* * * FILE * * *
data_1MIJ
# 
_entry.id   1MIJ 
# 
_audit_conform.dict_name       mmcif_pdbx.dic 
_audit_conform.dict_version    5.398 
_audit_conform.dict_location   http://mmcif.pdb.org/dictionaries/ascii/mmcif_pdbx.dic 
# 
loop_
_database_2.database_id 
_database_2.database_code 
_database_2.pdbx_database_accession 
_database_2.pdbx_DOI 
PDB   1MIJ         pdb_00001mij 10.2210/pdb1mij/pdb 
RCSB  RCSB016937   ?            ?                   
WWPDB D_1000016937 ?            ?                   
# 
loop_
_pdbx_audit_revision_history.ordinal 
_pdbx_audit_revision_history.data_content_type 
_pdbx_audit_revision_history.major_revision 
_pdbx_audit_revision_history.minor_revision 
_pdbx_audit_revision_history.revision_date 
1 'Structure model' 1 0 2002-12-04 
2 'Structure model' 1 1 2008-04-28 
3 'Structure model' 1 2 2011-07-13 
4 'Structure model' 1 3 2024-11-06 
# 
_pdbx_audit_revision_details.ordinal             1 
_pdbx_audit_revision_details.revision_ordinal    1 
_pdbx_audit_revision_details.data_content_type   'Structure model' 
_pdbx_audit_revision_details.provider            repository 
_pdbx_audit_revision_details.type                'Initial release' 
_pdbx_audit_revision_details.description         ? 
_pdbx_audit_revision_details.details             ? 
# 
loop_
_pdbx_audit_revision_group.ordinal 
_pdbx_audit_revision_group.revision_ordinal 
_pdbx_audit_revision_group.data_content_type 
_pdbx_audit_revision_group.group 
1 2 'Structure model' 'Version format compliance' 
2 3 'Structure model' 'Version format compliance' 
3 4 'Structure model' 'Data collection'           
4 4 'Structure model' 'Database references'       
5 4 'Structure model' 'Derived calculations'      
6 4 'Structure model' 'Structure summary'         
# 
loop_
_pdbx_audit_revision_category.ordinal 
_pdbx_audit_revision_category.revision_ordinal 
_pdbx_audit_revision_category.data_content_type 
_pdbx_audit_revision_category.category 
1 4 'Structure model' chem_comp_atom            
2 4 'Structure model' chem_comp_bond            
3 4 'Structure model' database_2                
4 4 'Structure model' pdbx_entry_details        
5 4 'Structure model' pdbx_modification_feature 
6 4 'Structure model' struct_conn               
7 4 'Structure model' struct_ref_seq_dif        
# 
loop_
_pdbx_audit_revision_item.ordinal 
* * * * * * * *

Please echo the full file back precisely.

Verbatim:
data_1MIJ
# 
_entry.id   1MIJ 
# 
_audit_conform.dict_name       mmcif_pdbx.dic 
_audit_conform.dict_version    5.398 
_audit_conform.dict_location   http://mmcif.pdb.org/dictionaries/ascii/mmcif_pdbx.dic 
# 
loop_
_database_2.database_id 
_database_2.database_code 
_database_2.pdbx_database_accession 
_database_2.pdbx_DOI 
PDB   1MIJ         pdb_00001mij 10.2210/pdb1mij/pdb 
RCSB  RCSB016937   ?            ?                   
WWPDB D_1000016937 ?            ?                   
# 
loop_
_pdbx_audit_revision_history.ordinal 
_pdbx_audit_revision_history.data_content_type 
_pdbx_audit_revision_history.major_revision 
_pdbx_audit_revision_history.minor_revision 
_pdbx_audit_revision_history.revision_date 
1 'Structure model' 1 0 2002-12-04 
2 'Structure model' 1 1 2008-04-28 
3 'Structure model' 1 2 2011-07-13 
4 'Structure model' 1 3 2024-11-06 
# 
_pdbx_audit_revision_details.ordinal             1 
_pdbx_audit_revision_details.revision_ordinal    1 
_pdbx_audit_revision_details.data_content_type   'Structure model' 
_pdbx_audit_revision_details.provider            repository 
_pdbx_audit_revision_details.type                'Initial release' 
_pdbx_audit_revision_details.description         ? 
_pdbx_audit_revision_details.details             ? 
# 
loop_
_pdbx_audit_revision_group.ordinal 
_pdbx_audit_revision_group.revision_ordinal 
_pdbx_audit_revision_group.data_content_type 
_pdbx_audit_revision_group.group 
1 2 'Structure model' 'Version format compliance' 
2 3 'Structure model' 'Version format compliance' 
3 4 'Structure model' 'Data collection'           
4 4 'Structure model' 'Database references'       
5 4 'Structure model' 'Derived calculations'      
6 4 'Structure model' 'Structure summary'         
# 
loop_
_pdbx_audit_revision_category.ordinal 
_pdbx_audit_revision_category.revision_ordinal 
_pdbx_audit_revision_category.data_content_type 
_pdbx_audit_revision_category.category 
1 4 'Structure model' chem_comp_atom            
2 4 'Structure model' chem_comp_bond            
3 4 'Structure model' database_2                
4 4 'Structure model' pdbx_entry_details        
5 4 'Structure model' pdbx_modification_feature 
6 4 'Structure model' struct_conn               
7 4 'Structure model' struct_ref_seq_dif        
# 
loop_
_pdbx_audit_revision_item.ordinal 